Enforcing GDPR will make data regulators clarify grey areas

by Conor Brennan on 23 Jan 2019

After all the talk about GDPR implementation last year, we are starting to come to the crunch point where companies' data practices are being tested by the regulators. The results could create continued regulatory headaches for data-intensive businesses.

Since its implementation in the May 2018, there has been somewhat of a grace-period for companies adopting operations to accommodate the new EU General Data Protection Regulation. Businesses operations have adapted, online cookie banners are increasingly more prominent and consent opt-out for marketing services are disappearing. All the while policymakers are moving on to the next big issue - ethical use of data.

However, over the last couple of months European regulators have begun examining whether the operational changes that have been adopted by big industry players are fully in line with the spirit of GDPR. With some prompting from pressure groups, data regulators are now proceeding with investigations and enforcement decisions which will provide precedent for best practice in data processing for the future.

Google falls foul of new regime

This week saw GDPR’s first large-scale fine for the breach of its rules. France's data regulator CNIL announced it has fined Google €50 million for failing to provide transparent and easily accessible information in accordance with its data consent policies. CNIL said Google made it too difficult for users to understand and manage preferences on how their personal information is used, with a particular emphasis on targeted advertising, therefore voiding its legal basis for processing data. 

It should come as no surprise for those who have followed the evolution of the implementation of GDPR that operational questions and ‘grey areas’ remain. Consequently, a list of queries and uncertainties persist which may only be decided through data protection regulators and the European Data Protection Board taking decisive action, as demonstrated with the fine against Google.

A pipeline of challenges for regulators to consider

Two challenges to the status quo deserve particular attention. In November 2018, privacy rights group Privacy International submitted complaints against seven data brokers, ad-tech companies and credit referencing agencies with the data protection authorities in France, Ireland, and the UK. At the heart of these complaints were concerns about the legal basis used for data processing activities of the data broking and AdTech industry. Privacy International argues that the problems they are highlighting are systemic in these industries.

The complaint challenges ‘legitimate interest’ as a legal basis for processing data. It questions whether the activities of data brokers follow the equivocal principle of ‘fairness’ - the requirement to consider the reasonable expectations of data subjects, the effect that the processing may have on them and their ability to exercise their rights in relation to that information.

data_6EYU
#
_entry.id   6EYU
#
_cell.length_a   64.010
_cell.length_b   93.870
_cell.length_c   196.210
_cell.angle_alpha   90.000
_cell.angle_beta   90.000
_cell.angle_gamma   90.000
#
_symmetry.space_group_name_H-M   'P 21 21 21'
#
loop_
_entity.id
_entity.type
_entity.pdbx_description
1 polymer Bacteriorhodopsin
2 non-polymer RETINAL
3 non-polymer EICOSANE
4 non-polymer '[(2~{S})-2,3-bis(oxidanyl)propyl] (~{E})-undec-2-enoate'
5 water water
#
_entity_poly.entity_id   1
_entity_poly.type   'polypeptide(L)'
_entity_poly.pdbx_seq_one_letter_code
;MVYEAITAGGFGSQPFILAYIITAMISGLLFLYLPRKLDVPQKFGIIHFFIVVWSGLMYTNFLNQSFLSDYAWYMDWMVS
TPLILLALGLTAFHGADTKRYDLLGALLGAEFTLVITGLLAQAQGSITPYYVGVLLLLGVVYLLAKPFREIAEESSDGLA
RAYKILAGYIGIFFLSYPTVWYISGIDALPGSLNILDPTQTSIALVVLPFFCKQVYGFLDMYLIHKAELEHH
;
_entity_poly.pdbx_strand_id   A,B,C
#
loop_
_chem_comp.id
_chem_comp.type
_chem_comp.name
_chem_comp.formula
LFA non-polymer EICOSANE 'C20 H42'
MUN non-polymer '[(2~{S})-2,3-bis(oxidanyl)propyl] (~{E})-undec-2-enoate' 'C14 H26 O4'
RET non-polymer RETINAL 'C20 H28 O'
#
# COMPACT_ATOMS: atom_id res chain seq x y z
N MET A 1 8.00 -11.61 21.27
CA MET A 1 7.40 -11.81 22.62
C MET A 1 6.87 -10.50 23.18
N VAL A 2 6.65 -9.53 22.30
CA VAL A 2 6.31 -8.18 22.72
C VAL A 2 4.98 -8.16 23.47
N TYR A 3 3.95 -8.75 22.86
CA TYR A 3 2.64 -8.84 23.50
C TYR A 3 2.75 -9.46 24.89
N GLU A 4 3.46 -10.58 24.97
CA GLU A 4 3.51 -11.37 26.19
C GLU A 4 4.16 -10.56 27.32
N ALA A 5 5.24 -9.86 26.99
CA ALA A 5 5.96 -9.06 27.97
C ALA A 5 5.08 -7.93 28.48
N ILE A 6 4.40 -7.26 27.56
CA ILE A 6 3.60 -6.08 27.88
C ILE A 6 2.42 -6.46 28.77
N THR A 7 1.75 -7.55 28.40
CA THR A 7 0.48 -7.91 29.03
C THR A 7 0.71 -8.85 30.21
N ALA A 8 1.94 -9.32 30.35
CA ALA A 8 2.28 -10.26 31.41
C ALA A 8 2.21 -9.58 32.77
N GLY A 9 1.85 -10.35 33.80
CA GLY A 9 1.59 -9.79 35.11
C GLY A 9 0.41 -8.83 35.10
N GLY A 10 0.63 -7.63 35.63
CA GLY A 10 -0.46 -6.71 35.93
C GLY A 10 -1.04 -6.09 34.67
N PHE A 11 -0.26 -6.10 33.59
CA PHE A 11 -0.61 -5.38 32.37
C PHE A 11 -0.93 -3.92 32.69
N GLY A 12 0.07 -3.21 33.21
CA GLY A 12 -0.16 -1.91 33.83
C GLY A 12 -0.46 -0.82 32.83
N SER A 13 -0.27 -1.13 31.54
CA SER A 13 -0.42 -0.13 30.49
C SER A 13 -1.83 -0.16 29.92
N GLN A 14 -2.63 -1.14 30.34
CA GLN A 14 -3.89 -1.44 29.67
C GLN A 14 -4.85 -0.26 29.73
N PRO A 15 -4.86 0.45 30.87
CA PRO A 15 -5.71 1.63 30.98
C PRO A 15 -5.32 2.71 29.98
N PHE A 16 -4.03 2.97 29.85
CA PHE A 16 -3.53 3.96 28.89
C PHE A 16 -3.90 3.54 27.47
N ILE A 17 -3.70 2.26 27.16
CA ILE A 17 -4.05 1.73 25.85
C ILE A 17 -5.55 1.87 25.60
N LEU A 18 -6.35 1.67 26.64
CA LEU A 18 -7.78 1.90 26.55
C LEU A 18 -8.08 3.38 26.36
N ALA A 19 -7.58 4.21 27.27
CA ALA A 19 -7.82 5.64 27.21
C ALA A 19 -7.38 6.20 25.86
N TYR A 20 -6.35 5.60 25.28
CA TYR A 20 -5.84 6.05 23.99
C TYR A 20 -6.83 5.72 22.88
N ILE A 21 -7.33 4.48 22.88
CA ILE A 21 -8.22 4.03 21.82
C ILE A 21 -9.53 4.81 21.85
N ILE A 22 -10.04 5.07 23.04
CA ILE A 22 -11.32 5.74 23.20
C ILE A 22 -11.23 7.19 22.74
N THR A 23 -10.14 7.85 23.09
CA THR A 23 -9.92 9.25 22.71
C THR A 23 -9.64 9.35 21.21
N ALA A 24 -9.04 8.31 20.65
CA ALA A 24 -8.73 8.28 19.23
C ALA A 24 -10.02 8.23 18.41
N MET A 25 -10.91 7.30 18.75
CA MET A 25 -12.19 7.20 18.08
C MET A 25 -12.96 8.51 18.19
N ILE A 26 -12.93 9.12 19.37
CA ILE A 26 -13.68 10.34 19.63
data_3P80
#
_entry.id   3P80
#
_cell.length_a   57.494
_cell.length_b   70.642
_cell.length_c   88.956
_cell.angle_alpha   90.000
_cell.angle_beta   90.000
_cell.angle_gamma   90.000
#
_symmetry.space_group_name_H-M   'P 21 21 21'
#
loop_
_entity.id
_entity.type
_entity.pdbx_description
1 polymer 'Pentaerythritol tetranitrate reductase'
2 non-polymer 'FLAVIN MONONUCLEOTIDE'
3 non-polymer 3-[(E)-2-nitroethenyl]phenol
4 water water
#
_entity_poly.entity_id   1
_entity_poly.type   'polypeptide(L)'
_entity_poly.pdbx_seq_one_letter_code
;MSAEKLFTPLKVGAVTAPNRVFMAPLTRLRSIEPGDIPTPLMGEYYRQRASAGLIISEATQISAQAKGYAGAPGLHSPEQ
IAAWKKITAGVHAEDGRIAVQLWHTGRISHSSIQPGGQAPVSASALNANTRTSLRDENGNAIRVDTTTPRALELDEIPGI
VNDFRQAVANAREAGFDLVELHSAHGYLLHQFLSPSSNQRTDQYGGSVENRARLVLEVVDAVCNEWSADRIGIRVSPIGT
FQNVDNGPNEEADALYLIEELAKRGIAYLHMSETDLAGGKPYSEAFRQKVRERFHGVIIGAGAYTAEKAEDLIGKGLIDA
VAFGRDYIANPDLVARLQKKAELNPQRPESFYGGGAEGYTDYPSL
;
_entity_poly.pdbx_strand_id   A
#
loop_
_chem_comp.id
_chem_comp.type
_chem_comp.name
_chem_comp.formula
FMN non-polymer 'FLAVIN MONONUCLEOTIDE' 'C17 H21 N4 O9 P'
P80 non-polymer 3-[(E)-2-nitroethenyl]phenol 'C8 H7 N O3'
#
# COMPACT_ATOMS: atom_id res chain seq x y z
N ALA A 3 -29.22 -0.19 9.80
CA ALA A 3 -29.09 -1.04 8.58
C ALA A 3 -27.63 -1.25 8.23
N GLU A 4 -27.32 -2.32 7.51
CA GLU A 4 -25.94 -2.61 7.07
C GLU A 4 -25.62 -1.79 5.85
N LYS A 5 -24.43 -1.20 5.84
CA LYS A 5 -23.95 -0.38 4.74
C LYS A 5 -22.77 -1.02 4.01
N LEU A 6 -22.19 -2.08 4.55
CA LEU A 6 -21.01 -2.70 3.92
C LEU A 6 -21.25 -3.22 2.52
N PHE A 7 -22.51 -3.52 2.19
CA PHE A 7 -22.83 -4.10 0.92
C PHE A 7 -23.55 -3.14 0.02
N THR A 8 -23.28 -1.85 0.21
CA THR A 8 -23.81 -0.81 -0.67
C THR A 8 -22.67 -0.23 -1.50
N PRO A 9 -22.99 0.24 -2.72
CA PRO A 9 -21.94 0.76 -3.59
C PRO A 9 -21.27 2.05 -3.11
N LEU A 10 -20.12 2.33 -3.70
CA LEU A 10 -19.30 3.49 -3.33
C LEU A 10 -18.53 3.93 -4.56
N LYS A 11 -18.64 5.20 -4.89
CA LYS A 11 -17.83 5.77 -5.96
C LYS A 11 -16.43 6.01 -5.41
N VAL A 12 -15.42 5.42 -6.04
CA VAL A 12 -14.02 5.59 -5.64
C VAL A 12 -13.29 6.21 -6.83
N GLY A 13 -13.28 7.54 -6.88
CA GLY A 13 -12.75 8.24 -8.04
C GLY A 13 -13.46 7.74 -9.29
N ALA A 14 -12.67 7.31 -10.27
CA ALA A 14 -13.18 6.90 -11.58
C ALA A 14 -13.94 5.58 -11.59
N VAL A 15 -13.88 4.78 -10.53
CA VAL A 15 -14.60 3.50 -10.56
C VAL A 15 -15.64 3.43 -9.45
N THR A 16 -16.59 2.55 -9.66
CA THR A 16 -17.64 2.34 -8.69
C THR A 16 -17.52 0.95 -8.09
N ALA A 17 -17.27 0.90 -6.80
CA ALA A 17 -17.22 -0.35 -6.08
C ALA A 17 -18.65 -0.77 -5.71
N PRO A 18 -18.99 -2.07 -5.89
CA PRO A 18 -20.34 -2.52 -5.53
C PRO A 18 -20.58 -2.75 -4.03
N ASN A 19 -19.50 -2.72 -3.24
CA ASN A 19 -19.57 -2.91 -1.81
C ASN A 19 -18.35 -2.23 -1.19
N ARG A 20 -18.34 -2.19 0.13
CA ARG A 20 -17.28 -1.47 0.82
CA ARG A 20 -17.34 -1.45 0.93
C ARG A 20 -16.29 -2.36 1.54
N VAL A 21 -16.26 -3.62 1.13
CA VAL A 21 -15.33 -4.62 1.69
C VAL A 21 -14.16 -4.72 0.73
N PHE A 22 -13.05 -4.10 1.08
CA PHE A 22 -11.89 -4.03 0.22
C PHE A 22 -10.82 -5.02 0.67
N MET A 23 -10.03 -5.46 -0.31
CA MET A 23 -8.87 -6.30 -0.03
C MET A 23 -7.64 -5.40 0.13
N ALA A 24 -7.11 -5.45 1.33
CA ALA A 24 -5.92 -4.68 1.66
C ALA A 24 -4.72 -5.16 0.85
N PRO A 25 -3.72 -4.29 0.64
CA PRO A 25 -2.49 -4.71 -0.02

Another principle of GDPR, a data subject’s right to access the data held about them, has being brought to the fore by privacy activist Max Schrems and his new privacy group None Of Your Business (“noyb”). Focusing on large digital streaming services, noyb has published a report claiming that eight streaming services (including Amazon, Apple, Spotify and Netflix) are not in compliance with Article 15 of GDPR, a right to access data.  

As part of noyb’s research it requested raw data held on users from these digital platforms, as well as the source, recipients and purpose of holding the data. The key arguments made in the report were that the data was often adjusted and not in a raw format. It also claimed that none of the streaming services included in the report adequately disclosed the purpose of holding the data and who will be a recipient of the data.

Data-driven sectors wait for clear direction

The overarching theme which binds these challenges together is transparency of information - a perceived lack of user information for how data brokers utilise data, how raw data is managed and shared, and what users are fully consenting to. It runs to the heart of the ongoing conflict the EU has faced while developing rules for the digital sector – where does the appropriate balance lie between the rights of a data subject and the responsibilities on companies that hold or process data. 

Following its fine, Google said it was “studying the decision to determine our next steps”. If there is no appeal, it will be required to make operational changes, including segregating its requests for consent from European users to process data for certain services. As further investigations and formal decisions are produced by European regulators data-focused businesses will need to keep their data policies under close review to ensure continued compliance with GDPR. 

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Topics: Data protection, Google, UK politics, UK business, Conor Brennan

Conor Brennan

Written by Conor Brennan

Conor is an experienced consultant who advises clients in the data economy, insur-tech, and energy sectors.

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